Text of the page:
March 12, 2020
By Tom Westbrook and Noah Sin
SINGAPORE/HONG KONG (Reuters) – U.S. stock index futures cratered on Thursday, dropping near to their maximum down limit, after President Donald Trump failed to reassure markets with measures to limit the impact of the coronavirus pandemic.
Trump also announced a temporary ban on travel from Europe to curb the spread of the virus, which some analysts said spooked investors.
S&P 500 <ESc1> futures fell as much as 4.7% to 2,610 points, near the overnight down limit of 2,601 points. They pared some losses by midsession in Asia, but at 3.8% in the red still point to the possibility of another rough day on Wall Street.
Trump said the United States will suspend all travel from Europe to the United States for 30 days and outlined steps to help small businesses affected by the virus in a televised address from the Oval Office.
But investors were troubled by the absence of targeted stimulus measures and the lack of details about the public health response, such as the provision of extra testing kits or subsidies for treatment.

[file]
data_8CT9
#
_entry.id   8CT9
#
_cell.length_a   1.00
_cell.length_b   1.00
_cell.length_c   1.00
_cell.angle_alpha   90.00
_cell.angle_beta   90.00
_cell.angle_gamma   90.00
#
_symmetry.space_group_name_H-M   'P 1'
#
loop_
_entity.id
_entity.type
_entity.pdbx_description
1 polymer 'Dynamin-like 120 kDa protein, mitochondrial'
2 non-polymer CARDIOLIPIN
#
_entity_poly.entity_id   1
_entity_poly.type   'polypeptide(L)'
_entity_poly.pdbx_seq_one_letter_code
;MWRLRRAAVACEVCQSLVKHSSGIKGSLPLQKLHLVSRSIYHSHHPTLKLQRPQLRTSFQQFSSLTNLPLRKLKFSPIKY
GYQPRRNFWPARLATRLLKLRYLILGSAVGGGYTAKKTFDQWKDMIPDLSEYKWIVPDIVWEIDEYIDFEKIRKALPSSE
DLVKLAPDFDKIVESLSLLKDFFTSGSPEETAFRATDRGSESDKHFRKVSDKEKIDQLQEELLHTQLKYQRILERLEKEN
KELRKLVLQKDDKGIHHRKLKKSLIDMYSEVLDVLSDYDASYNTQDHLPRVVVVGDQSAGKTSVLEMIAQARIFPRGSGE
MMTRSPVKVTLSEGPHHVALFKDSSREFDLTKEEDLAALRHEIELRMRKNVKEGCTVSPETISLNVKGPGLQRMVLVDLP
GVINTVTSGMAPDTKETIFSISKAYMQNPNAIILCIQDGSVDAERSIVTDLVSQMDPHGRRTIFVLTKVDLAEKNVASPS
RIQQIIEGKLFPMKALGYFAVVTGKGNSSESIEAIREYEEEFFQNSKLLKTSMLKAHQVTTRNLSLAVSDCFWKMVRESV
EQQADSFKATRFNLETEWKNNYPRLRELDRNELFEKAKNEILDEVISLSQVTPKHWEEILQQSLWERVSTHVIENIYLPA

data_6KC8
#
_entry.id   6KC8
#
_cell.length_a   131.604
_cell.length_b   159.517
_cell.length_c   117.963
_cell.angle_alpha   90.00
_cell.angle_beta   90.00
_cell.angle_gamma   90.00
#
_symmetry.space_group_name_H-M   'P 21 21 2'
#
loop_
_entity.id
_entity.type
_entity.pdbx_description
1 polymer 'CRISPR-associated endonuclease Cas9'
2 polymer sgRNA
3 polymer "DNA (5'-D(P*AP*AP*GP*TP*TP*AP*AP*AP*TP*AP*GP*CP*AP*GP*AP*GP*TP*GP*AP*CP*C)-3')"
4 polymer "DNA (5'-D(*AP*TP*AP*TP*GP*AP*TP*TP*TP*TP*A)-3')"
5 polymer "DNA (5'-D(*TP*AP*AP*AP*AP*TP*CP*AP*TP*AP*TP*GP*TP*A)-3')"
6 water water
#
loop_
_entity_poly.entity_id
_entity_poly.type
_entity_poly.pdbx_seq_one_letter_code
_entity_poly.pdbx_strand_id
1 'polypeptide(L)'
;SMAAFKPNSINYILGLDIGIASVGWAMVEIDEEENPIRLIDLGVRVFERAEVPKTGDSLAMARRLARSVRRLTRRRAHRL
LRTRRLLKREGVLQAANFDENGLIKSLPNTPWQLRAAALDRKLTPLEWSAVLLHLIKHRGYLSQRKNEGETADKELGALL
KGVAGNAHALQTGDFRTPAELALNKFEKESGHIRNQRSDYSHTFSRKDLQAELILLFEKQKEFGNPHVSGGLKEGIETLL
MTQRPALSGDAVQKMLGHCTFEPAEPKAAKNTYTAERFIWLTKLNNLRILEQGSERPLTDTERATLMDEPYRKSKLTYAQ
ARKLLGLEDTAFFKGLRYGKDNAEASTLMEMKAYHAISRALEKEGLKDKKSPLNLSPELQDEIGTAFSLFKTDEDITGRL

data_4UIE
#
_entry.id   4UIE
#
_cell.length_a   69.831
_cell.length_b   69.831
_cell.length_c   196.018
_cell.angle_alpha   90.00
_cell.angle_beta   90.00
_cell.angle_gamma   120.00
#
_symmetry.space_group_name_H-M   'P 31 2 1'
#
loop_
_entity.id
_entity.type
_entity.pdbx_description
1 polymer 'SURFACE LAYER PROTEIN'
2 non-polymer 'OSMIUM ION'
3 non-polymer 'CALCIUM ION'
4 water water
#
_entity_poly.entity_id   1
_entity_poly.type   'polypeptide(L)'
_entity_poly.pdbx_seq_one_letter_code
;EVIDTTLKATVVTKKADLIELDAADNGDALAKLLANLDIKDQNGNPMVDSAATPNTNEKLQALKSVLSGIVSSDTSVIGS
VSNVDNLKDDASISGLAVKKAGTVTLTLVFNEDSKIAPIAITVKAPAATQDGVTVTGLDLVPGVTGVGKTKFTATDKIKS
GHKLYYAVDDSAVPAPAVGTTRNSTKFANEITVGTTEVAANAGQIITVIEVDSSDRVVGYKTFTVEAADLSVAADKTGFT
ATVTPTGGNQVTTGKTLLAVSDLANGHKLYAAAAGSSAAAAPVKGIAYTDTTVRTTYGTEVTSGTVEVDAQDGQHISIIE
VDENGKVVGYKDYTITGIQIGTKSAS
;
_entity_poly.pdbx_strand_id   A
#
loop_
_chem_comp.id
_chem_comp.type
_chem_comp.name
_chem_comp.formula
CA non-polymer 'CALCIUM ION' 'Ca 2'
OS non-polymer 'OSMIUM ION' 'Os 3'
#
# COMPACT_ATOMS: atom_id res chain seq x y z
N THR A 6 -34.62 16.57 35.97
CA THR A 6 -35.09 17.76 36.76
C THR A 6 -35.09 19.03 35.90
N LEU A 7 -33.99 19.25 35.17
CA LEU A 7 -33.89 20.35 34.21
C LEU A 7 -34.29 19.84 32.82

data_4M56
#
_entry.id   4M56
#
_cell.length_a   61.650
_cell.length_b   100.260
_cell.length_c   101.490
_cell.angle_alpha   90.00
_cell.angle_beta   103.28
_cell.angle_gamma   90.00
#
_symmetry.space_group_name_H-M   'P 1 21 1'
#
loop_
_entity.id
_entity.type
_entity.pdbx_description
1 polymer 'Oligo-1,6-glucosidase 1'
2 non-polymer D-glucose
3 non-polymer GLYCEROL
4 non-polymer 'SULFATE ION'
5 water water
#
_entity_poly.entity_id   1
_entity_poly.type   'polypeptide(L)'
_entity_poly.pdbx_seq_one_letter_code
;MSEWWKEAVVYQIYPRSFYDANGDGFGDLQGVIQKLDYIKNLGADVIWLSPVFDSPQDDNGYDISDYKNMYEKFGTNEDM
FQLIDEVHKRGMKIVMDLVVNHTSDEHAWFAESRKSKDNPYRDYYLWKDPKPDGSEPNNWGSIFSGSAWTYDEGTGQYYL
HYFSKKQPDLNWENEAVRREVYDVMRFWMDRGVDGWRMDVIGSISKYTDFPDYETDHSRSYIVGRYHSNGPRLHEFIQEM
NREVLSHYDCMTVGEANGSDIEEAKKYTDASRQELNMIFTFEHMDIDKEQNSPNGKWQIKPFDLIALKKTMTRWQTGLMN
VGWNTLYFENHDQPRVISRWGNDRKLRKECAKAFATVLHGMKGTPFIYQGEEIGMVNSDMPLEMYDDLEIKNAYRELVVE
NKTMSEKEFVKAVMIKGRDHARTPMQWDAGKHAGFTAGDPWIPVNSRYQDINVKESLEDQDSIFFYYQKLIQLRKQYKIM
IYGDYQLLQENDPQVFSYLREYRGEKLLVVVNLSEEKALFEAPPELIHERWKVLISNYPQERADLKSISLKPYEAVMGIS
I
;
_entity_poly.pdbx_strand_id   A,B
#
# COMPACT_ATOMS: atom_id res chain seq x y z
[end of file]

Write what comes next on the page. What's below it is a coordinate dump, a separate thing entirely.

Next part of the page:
“The U.S. has done little testing. Community spread is happening already,” said Andy Wong, multi-asset senior investment manager at Pictet Asset Management in Hong Kong.
“Proper leadership has been sorely lacking, and focus should be on appropriate measures and planning for the worst, rather than focusing on optics.”
Trump’s address came after the longest bull run in U.S. history had already come to a shuddering halt on the Dow Jones index on Wednesday, as it tipped into bear market territory, and with Asian markets dropping as the coronavirus spread widens. [MKTS/GLOB]
The Dow <.DJI> lost nearly 6% on Wednesday and is off 20.3% since hitting a record high on Feb. 12. Blue chip stocks such as Boeing <BA.N> and ExxonMobil <XOM.N> are down 40% for the year so far. The S&P 500 <.SPX> is down 19.2% since Feb. 19.
Markets’ disappointment with Trump’s address also came with doubts about the U.S. virus response already growing.
Trump had earlier in the week said he would take “major steps” to ease economic strains, but then failed to appear at a scheduled briefing on Tuesday.
“The market was looking for something much better designed,” said Cliff Tan, East Asian head of global markets research at MUFG in Hong Kong.
“What they have seen in the last three days is looking increasingly more like brainstorming…the market sees this as too haphazard, too little, too late.”
(Reporting by Tom Westbrook in Singapore and Noah Sin in Hong Kong; Editing by Muralikumar Anantharaman & Shri Navaratnam)